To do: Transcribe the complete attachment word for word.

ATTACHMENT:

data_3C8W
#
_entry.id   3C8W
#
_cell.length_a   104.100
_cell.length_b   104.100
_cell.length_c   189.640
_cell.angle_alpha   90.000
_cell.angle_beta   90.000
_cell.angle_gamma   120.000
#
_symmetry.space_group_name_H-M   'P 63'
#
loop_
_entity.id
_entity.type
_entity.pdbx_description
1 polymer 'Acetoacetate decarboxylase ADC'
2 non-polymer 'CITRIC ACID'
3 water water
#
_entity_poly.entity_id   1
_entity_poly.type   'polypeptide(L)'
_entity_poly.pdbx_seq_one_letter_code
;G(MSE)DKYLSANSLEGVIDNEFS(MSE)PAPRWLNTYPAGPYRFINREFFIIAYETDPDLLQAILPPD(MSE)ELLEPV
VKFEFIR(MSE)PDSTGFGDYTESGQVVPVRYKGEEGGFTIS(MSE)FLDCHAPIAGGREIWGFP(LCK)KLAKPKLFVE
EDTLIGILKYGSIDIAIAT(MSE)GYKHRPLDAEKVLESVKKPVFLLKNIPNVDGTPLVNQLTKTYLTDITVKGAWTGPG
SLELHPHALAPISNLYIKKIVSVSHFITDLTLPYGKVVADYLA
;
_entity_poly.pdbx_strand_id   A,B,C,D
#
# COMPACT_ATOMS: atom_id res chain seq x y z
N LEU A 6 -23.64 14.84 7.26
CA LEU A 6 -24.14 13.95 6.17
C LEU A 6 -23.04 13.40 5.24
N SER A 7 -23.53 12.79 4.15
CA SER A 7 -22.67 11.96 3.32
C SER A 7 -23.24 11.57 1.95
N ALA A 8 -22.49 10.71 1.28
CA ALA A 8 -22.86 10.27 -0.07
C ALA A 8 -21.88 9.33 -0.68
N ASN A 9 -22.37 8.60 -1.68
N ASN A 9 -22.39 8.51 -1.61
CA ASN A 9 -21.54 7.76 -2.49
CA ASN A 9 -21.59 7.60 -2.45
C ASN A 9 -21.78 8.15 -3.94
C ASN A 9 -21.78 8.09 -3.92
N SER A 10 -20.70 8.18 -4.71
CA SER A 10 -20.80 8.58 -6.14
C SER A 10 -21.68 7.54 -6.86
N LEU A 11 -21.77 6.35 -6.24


data_3C8W
#
_entry.id   3C8W
#
_cell.length_a   104.100
_cell.length_b   104.100
_cell.length_c   189.640
_cell.angle_alpha   90.000
_cell.angle_beta   90.000
_cell.angle_gamma   120.000
#
_symmetry.space_group_name_H-M   'P 63'
#
loop_
_entity.id
_entity.type
_entity.pdbx_description
1 polymer 'Acetoacetate decarboxylase ADC'
2 non-polymer 'CITRIC ACID'
3 water water
#
_entity_poly.entity_id   1
_entity_poly.type   'polypeptide(L)'
_entity_poly.pdbx_seq_one_letter_code
;G(MSE)DKYLSANSLEGVIDNEFS(MSE)PAPRWLNTYPAGPYRFINREFFIIAYETDPDLLQAILPPD(MSE)ELLEPV
VKFEFIR(MSE)PDSTGFGDYTESGQVVPVRYKGEEGGFTIS(MSE)FLDCHAPIAGGREIWGFP(LCK)KLAKPKLFVE
EDTLIGILKYGSIDIAIAT(MSE)GYKHRPLDAEKVLESVKKPVFLLKNIPNVDGTPLVNQLTKTYLTDITVKGAWTGPG
SLELHPHALAPISNLYIKKIVSVSHFITDLTLPYGKVVADYLA
;
_entity_poly.pdbx_strand_id   A,B,C,D
#
# COMPACT_ATOMS: atom_id res chain seq x y z
N LEU A 6 -23.64 14.84 7.26
CA LEU A 6 -24.14 13.95 6.17
C LEU A 6 -23.04 13.40 5.24
N SER A 7 -23.53 12.79 4.15
CA SER A 7 -22.67 11.96 3.32
C SER A 7 -23.24 11.57 1.95
N ALA A 8 -22.49 10.71 1.28
CA ALA A 8 -22.86 10.27 -0.07
C ALA A 8 -21.88 9.33 -0.68
N ASN A 9 -22.37 8.60 -1.68
N ASN A 9 -22.39 8.51 -1.61
CA ASN A 9 -21.54 7.76 -2.49
CA ASN A 9 -21.59 7.60 -2.45
C ASN A 9 -21.78 8.15 -3.94
C ASN A 9 -21.78 8.09 -3.92
N SER A 10 -20.70 8.18 -4.71
CA SER A 10 -20.80 8.58 -6.14
C SER A 10 -21.68 7.54 -6.86
N LEU A 11 -21.77 6.35 -6.24